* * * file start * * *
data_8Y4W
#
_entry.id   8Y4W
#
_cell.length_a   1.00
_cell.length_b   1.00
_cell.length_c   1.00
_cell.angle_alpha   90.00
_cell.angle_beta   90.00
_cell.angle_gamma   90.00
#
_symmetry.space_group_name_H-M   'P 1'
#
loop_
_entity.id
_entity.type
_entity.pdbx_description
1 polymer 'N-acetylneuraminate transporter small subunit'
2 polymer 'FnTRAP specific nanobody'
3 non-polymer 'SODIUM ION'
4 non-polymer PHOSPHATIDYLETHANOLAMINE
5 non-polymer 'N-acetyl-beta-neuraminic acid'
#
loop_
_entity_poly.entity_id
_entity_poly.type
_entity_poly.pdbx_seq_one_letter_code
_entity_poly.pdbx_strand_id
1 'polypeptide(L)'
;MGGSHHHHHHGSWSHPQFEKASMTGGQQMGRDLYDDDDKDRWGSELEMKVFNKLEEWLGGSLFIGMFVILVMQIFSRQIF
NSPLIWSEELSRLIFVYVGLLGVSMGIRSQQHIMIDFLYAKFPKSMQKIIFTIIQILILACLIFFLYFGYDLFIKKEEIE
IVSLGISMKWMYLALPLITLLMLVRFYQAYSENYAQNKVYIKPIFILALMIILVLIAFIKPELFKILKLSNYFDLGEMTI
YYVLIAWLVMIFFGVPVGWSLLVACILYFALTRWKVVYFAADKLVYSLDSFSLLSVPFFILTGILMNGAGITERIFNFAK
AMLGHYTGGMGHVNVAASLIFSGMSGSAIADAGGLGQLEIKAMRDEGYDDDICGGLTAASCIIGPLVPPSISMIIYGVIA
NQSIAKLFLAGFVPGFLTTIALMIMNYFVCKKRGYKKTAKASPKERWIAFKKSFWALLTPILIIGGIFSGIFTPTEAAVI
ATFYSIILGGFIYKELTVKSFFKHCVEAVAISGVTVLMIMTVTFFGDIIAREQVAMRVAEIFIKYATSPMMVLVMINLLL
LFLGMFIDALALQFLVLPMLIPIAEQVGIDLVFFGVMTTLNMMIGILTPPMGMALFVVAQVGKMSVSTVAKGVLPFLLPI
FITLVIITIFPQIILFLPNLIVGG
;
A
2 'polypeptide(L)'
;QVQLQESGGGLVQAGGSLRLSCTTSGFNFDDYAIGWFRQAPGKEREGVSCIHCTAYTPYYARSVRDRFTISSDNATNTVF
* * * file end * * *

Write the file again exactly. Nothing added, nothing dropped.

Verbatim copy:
data_8Y4W
#
_entry.id   8Y4W
#
_cell.length_a   1.00
_cell.length_b   1.00
_cell.length_c   1.00
_cell.angle_alpha   90.00
_cell.angle_beta   90.00
_cell.angle_gamma   90.00
#
_symmetry.space_group_name_H-M   'P 1'
#
loop_
_entity.id
_entity.type
_entity.pdbx_description
1 polymer 'N-acetylneuraminate transporter small subunit'
2 polymer 'FnTRAP specific nanobody'
3 non-polymer 'SODIUM ION'
4 non-polymer PHOSPHATIDYLETHANOLAMINE
5 non-polymer 'N-acetyl-beta-neuraminic acid'
#
loop_
_entity_poly.entity_id
_entity_poly.type
_entity_poly.pdbx_seq_one_letter_code
_entity_poly.pdbx_strand_id
1 'polypeptide(L)'
;MGGSHHHHHHGSWSHPQFEKASMTGGQQMGRDLYDDDDKDRWGSELEMKVFNKLEEWLGGSLFIGMFVILVMQIFSRQIF
NSPLIWSEELSRLIFVYVGLLGVSMGIRSQQHIMIDFLYAKFPKSMQKIIFTIIQILILACLIFFLYFGYDLFIKKEEIE
IVSLGISMKWMYLALPLITLLMLVRFYQAYSENYAQNKVYIKPIFILALMIILVLIAFIKPELFKILKLSNYFDLGEMTI
YYVLIAWLVMIFFGVPVGWSLLVACILYFALTRWKVVYFAADKLVYSLDSFSLLSVPFFILTGILMNGAGITERIFNFAK
AMLGHYTGGMGHVNVAASLIFSGMSGSAIADAGGLGQLEIKAMRDEGYDDDICGGLTAASCIIGPLVPPSISMIIYGVIA
NQSIAKLFLAGFVPGFLTTIALMIMNYFVCKKRGYKKTAKASPKERWIAFKKSFWALLTPILIIGGIFSGIFTPTEAAVI
ATFYSIILGGFIYKELTVKSFFKHCVEAVAISGVTVLMIMTVTFFGDIIAREQVAMRVAEIFIKYATSPMMVLVMINLLL
LFLGMFIDALALQFLVLPMLIPIAEQVGIDLVFFGVMTTLNMMIGILTPPMGMALFVVAQVGKMSVSTVAKGVLPFLLPI
FITLVIITIFPQIILFLPNLIVGG
;
A
2 'polypeptide(L)'
;QVQLQESGGGLVQAGGSLRLSCTTSGFNFDDYAIGWFRQAPGKEREGVSCIHCTAYTPYYARSVRDRFTISSDNATNTVF